Afghanistan lashed out at neighboring Pakistan on Monday alleging that its intelligence service and army are behind the bloody Taliban-led insurgency, calling the security forces the "world's biggest producers of terrorism and extremism."

The statement will likely strain already difficult relations between the two neighbors, whose shared porous border has become a safe-heaven for Taliban, Al Qaeda and other militant groups, whose attacks have killed thousands and are threatening the stability of both countries.

In protest of what it called "direct interference in its internal affairs," Afghanistan said it is suspending its participation in three upcoming meetings with Pakistani officials scheduled for the next few weeks.

The statement accused Pakistan's Inter-Services Intelligence of involvement in a number of recent attacks in the country — an attempted assassination of President Hamid Karzai in April, the July 7 suicide bomb attack outside Indian Embassy in Kabul that left over 60 people killed and a spate of suicide bombings and roadside bombs blamed on Taliban militants.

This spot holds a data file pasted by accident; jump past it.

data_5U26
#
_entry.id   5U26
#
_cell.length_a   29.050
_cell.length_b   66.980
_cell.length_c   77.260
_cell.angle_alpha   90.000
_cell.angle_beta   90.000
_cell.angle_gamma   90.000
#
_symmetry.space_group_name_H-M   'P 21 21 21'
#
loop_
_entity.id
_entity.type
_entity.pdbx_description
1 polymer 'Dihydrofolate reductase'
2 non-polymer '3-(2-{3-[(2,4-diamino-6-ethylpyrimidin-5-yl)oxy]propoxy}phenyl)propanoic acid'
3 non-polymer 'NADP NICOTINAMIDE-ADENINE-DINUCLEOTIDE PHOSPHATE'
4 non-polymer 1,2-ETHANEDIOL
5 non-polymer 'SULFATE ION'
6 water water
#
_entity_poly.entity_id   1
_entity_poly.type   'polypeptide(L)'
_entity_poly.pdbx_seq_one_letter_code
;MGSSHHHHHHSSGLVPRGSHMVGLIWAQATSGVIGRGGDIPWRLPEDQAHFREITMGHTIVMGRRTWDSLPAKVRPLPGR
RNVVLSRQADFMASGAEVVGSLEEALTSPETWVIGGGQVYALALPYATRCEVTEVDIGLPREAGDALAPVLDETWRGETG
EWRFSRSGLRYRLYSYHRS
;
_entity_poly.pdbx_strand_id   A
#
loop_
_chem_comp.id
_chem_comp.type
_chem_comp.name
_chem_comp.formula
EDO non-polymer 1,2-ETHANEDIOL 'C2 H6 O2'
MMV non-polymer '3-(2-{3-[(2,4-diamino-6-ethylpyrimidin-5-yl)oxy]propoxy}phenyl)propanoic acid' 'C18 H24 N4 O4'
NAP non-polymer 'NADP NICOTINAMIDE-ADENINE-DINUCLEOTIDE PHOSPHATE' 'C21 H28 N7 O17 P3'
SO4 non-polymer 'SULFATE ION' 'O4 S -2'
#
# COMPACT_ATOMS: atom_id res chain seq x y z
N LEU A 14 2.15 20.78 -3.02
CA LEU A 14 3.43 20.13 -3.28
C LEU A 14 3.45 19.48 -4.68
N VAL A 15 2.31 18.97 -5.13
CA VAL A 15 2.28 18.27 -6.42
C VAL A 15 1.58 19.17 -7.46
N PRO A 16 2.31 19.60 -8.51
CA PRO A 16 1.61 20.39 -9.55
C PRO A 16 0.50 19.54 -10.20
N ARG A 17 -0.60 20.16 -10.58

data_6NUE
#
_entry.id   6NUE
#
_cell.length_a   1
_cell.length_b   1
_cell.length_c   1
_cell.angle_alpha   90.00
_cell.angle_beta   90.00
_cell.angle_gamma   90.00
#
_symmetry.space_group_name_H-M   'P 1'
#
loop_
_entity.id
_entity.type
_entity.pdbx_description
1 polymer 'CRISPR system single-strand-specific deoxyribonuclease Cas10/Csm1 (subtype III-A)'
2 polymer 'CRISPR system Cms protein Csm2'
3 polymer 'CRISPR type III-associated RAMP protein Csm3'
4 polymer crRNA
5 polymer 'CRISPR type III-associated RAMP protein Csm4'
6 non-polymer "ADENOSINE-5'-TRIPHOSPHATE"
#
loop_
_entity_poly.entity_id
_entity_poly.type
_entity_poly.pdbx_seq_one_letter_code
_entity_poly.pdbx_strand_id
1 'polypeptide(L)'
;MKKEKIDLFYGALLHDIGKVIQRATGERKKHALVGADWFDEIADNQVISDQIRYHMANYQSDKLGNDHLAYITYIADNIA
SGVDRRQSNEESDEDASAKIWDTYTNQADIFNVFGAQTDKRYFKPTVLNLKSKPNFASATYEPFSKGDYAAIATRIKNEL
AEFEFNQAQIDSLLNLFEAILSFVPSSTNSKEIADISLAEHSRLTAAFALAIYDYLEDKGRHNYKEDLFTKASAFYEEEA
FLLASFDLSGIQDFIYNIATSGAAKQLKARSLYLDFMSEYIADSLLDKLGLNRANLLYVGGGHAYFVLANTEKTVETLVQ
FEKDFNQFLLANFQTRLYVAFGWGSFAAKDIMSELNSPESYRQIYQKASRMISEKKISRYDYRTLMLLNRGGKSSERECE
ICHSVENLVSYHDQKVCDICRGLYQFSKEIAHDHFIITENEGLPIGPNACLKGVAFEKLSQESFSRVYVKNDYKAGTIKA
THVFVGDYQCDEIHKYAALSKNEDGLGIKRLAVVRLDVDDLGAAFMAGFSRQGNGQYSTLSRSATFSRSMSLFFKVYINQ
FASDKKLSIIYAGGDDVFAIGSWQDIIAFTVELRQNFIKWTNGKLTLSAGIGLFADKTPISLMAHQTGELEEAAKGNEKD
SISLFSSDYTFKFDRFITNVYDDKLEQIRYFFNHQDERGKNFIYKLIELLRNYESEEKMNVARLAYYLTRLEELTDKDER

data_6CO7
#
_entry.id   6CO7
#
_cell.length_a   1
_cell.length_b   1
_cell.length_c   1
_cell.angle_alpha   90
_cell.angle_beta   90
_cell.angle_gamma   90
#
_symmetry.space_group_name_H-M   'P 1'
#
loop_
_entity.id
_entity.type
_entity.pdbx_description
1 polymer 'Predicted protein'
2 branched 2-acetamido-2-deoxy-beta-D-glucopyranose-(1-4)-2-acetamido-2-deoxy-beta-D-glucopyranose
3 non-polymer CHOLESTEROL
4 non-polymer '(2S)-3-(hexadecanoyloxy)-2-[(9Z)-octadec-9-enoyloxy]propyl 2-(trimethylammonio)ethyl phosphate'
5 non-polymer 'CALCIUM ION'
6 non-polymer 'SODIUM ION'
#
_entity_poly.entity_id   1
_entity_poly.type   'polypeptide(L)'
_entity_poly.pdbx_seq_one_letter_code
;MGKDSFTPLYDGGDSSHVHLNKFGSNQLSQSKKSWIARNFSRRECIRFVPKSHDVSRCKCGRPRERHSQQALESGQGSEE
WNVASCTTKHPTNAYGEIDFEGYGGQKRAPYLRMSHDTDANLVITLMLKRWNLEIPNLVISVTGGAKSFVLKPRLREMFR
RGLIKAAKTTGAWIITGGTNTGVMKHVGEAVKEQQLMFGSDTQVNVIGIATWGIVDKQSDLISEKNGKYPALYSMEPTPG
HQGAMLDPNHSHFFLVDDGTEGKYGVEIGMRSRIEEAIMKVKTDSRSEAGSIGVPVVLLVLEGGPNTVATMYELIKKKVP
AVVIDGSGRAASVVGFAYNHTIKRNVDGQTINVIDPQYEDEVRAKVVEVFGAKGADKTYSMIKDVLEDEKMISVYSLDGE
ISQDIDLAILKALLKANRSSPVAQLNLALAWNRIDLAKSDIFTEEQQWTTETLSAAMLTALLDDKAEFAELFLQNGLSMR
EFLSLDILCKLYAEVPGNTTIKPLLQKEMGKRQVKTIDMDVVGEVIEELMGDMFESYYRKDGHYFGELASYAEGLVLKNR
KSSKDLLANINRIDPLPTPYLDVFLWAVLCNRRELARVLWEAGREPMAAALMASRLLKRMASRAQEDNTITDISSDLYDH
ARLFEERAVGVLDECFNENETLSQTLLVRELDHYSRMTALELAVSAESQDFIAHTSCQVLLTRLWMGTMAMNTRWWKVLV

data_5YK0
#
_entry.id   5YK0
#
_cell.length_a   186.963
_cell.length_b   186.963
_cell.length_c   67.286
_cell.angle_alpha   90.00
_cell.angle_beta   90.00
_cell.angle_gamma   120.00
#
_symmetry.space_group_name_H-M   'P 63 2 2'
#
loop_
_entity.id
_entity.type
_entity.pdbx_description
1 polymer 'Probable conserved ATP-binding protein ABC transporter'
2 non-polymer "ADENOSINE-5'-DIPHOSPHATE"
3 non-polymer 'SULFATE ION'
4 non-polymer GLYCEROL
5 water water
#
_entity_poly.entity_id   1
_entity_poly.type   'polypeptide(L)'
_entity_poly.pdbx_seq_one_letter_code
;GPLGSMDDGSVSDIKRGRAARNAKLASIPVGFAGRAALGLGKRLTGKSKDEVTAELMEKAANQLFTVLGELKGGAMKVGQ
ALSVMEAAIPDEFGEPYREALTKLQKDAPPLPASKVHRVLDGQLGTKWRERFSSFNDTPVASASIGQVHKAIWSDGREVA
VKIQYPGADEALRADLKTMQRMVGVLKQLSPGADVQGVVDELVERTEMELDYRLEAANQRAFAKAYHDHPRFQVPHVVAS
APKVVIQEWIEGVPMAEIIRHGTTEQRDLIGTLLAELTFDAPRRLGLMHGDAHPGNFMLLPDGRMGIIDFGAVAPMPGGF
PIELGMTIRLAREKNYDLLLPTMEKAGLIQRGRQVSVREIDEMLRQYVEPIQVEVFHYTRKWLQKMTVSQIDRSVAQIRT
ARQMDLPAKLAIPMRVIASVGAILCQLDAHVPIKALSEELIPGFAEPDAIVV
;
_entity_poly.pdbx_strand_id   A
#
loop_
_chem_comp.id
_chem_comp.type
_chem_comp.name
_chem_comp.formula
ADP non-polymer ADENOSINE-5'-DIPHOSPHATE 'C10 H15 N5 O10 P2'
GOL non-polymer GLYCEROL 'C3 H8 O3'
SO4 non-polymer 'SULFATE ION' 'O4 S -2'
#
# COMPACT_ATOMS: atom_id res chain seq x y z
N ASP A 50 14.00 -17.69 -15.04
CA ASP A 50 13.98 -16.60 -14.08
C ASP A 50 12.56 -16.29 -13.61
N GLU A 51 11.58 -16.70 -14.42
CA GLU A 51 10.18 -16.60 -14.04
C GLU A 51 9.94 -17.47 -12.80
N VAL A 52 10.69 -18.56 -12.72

Pakistan's top military spokesman, Maj. Gen. Athar Abbas, declined to comment, referring a request for reaction to the foreign ministry.

Foreign Ministry spokesman Mohammed Sadiq, who was in London en route home from an official visit to the United States, was not immediately available for comment.

"Everyday and all over our country, children, women, clerics, teachers, as well as international workers in Afghanistan ... are killed and wounded and disabled," the statement said.

The intelligence service "and Pakistan's Army have become the world's biggest producers of terrorism and extremism," it said.

In the past, Afghanistan has accused Pakistani intelligence of supporting the Taliban insurgency, a charge repeatedly denied by Pakistan's leaders. Pakistan contends it is being blamed for the failings of Karzai's government, which is widely criticized by Afghans as ineffective and corrupt.

Pakistan was once a key backer of the Taliban regime in Afghanistan, but formally abandoned its support after the Sept. 11, 2001, attacks in the United States. Still, Taliban leaders are suspected of receiving shelter in Pakistan's religiously conservative tribal region.

U.S. officials have blamed rising violence in Afghanistan on peace deals that Pakistan's new government has negotiated in its tribal regions along the border.